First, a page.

Physicians who said they were highly religious and spiritual differed from less religious and spiritual doctors on every attitude and behavior. Seventy-six percent of the most religious doctors ask about their patients' beliefs compared to 23 percent of minimally religious physicians. Seventy-six percent of highly religious doctors pray with patients compared to 30 percent of less religious physicians.
Although the level of religious commitment was more important than the particular religious tradition, Protestants were the most likely to inquire about a patient's beliefs and the most likely to pray with patients.
For patients, religion often comes to the fore during an illness. Some doctors have argued that physicians should honor those feelings as a part of patient-centered care, maintaining that such discussions, and even prayer, can be attentive and comforting. Thirty-eight percent of those surveyed thought doctors spent too little time addressing spiritual needs.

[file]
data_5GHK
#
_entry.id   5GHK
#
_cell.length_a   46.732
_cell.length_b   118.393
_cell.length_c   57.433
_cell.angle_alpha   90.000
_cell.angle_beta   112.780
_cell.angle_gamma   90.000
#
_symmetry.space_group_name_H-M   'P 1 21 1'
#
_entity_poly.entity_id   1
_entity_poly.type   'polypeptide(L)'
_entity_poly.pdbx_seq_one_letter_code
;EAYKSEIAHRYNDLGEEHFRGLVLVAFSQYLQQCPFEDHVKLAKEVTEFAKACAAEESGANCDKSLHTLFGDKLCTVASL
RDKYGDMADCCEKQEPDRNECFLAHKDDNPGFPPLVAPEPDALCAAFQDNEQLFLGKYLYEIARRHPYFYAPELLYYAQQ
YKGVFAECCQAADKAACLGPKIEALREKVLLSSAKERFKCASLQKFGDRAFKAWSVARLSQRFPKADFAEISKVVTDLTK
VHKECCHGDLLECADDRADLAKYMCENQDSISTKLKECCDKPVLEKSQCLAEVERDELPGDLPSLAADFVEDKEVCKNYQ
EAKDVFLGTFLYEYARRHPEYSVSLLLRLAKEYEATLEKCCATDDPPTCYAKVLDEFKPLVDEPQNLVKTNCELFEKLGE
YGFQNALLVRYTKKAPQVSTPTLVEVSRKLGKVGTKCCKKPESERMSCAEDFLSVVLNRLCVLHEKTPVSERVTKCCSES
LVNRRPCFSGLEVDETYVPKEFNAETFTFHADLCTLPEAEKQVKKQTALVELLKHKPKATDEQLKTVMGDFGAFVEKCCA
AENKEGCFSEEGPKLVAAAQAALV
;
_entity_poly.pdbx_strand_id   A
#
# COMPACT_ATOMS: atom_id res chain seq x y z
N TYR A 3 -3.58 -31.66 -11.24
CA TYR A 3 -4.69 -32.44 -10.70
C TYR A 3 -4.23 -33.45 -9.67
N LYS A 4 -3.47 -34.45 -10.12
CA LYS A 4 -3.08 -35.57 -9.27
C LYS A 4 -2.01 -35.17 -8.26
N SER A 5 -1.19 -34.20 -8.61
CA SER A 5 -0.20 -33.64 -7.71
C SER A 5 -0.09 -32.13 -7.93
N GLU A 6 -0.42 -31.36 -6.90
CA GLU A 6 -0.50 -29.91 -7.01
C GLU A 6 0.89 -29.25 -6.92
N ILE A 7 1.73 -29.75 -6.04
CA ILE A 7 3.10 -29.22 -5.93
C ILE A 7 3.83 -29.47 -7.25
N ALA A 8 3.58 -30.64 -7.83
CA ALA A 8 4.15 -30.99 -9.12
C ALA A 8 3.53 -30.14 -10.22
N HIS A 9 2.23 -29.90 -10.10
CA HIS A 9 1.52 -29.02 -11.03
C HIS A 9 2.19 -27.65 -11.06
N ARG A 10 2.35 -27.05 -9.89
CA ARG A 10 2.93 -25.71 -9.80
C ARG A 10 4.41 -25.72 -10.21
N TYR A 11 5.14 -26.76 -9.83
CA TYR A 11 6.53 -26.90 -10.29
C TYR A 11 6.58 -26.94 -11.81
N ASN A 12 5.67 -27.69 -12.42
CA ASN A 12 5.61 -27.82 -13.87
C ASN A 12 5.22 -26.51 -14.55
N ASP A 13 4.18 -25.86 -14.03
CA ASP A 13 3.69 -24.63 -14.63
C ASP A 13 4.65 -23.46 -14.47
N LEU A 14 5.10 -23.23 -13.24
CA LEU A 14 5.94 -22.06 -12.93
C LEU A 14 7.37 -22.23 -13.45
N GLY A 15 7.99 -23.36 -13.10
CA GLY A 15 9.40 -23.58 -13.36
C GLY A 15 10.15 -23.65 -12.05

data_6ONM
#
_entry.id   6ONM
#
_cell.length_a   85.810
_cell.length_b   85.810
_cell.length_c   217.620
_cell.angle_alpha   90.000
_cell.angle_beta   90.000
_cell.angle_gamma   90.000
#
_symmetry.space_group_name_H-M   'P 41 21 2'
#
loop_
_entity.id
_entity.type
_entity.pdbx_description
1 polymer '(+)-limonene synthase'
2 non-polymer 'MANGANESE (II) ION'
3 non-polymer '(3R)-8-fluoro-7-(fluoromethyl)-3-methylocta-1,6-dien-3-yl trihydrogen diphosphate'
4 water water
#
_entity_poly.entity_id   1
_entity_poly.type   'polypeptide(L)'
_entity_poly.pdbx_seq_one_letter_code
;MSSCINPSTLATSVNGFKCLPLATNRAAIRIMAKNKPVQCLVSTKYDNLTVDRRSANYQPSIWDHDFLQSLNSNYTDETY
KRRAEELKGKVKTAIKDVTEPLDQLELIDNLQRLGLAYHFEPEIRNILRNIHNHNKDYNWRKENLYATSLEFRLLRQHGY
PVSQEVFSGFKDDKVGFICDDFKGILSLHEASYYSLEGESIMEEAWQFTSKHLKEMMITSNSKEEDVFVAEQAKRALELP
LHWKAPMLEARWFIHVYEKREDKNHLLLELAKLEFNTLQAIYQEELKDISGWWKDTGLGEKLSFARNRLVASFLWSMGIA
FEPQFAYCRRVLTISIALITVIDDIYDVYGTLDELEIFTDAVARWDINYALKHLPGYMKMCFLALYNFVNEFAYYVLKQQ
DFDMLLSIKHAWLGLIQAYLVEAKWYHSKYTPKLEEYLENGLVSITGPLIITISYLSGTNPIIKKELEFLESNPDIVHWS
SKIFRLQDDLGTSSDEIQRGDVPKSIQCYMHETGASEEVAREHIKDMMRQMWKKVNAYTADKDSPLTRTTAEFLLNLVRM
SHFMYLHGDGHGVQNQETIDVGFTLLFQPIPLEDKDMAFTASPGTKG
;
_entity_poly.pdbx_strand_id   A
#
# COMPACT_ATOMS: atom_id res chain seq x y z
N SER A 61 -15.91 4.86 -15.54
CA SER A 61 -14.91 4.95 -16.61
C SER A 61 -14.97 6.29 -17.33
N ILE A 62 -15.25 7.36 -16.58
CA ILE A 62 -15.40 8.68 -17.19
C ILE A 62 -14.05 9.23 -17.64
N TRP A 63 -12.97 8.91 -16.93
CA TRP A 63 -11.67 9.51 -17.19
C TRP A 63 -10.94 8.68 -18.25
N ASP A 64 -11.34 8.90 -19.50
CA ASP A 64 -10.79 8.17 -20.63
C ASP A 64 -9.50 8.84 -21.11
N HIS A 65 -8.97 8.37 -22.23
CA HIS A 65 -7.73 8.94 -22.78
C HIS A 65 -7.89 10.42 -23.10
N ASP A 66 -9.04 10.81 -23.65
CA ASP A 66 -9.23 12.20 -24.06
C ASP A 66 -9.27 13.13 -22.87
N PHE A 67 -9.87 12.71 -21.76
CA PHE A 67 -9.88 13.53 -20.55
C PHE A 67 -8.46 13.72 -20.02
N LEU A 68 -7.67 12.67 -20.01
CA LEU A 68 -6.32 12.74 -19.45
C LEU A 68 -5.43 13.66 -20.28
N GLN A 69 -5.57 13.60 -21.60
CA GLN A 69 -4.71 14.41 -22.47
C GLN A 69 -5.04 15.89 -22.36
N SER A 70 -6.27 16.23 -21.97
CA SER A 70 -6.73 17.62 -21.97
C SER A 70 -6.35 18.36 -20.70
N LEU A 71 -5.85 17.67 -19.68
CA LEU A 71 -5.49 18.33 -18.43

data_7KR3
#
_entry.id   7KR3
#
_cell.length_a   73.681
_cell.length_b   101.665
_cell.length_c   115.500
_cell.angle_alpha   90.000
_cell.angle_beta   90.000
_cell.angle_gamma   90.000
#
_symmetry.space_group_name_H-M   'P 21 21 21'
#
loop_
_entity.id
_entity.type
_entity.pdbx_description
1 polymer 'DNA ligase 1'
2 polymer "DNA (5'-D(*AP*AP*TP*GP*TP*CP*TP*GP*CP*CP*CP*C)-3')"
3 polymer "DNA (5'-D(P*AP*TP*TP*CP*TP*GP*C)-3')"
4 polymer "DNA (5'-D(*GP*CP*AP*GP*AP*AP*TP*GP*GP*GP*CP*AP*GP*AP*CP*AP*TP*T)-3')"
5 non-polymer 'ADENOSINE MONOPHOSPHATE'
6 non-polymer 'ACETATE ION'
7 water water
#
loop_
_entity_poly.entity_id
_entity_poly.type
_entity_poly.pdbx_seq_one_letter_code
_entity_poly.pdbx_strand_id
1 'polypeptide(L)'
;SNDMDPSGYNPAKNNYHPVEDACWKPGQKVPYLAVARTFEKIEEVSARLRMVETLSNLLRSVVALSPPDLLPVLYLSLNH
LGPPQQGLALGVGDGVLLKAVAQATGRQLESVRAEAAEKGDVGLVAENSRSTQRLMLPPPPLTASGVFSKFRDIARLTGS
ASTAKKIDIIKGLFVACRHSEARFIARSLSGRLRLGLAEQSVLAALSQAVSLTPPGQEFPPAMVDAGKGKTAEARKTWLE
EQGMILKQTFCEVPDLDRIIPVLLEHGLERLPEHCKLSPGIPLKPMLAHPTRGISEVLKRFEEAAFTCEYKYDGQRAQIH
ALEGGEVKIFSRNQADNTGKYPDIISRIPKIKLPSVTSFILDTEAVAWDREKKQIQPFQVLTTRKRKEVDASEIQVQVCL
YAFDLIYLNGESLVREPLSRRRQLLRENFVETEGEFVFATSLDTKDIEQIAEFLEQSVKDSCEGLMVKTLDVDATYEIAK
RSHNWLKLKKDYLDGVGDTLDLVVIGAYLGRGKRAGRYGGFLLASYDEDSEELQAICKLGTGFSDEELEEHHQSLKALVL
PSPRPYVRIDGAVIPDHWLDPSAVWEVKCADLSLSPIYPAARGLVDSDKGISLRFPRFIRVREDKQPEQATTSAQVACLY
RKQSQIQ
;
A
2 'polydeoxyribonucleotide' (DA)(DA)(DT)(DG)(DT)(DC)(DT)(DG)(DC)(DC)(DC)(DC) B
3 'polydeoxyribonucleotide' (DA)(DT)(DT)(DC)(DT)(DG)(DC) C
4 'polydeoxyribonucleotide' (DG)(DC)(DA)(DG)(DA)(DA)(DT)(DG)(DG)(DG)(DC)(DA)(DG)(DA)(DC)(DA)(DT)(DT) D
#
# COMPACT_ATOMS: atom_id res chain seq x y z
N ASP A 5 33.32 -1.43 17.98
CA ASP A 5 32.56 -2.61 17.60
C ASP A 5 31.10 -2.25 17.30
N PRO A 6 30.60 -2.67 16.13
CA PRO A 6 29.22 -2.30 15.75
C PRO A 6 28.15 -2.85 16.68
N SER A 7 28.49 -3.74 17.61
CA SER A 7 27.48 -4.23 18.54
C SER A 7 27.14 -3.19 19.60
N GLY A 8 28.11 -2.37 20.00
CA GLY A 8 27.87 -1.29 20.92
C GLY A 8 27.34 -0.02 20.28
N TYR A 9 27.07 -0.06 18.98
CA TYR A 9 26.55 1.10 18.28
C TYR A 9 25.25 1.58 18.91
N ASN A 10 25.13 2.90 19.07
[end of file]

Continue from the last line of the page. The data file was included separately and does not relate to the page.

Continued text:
Others see it as a violation of boundaries. Because religion, like politics, can be divisive, many insist that physicians should avoid such topics. Nevertheless, only one percent of doctors thought they spent too much time in such discussions.
A previous study by Curlin's team found that physicians were more religious than expected. Seventy-six percent of doctors believe in God, 59 percent believe in some sort of afterlife, and 55 percent say their religious beliefs influence how they practice medicine. Most doctors, though, were hesitant to "apply their religious beliefs to other areas of life," the researchers found. Sixty-one percent said say they "try to make sense" of a difficult situation and "decide
Contact: John Easton
University of Chicago Medical Center